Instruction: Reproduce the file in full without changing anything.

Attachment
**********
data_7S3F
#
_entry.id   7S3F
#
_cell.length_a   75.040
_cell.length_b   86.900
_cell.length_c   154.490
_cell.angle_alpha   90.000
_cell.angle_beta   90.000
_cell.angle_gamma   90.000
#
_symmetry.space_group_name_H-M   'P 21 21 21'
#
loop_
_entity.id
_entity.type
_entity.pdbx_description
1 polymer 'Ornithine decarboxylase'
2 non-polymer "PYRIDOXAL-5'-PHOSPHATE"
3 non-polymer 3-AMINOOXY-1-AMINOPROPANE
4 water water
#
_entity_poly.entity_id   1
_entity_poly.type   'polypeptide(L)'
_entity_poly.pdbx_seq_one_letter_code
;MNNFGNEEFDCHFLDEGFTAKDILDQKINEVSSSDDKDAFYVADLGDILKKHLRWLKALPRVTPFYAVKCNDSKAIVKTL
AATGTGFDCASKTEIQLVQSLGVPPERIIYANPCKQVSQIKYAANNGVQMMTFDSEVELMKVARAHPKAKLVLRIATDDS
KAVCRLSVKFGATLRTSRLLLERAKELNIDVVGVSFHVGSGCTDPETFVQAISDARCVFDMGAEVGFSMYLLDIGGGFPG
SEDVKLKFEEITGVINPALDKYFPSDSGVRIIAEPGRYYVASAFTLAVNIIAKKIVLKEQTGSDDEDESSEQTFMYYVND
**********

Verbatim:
data_7S3F
#
_entry.id   7S3F
#
_cell.length_a   75.040
_cell.length_b   86.900
_cell.length_c   154.490
_cell.angle_alpha   90.000
_cell.angle_beta   90.000
_cell.angle_gamma   90.000
#
_symmetry.space_group_name_H-M   'P 21 21 21'
#
loop_
_entity.id
_entity.type
_entity.pdbx_description
1 polymer 'Ornithine decarboxylase'
2 non-polymer "PYRIDOXAL-5'-PHOSPHATE"
3 non-polymer 3-AMINOOXY-1-AMINOPROPANE
4 water water
#
_entity_poly.entity_id   1
_entity_poly.type   'polypeptide(L)'
_entity_poly.pdbx_seq_one_letter_code
;MNNFGNEEFDCHFLDEGFTAKDILDQKINEVSSSDDKDAFYVADLGDILKKHLRWLKALPRVTPFYAVKCNDSKAIVKTL
AATGTGFDCASKTEIQLVQSLGVPPERIIYANPCKQVSQIKYAANNGVQMMTFDSEVELMKVARAHPKAKLVLRIATDDS
KAVCRLSVKFGATLRTSRLLLERAKELNIDVVGVSFHVGSGCTDPETFVQAISDARCVFDMGAEVGFSMYLLDIGGGFPG
SEDVKLKFEEITGVINPALDKYFPSDSGVRIIAEPGRYYVASAFTLAVNIIAKKIVLKEQTGSDDEDESSEQTFMYYVND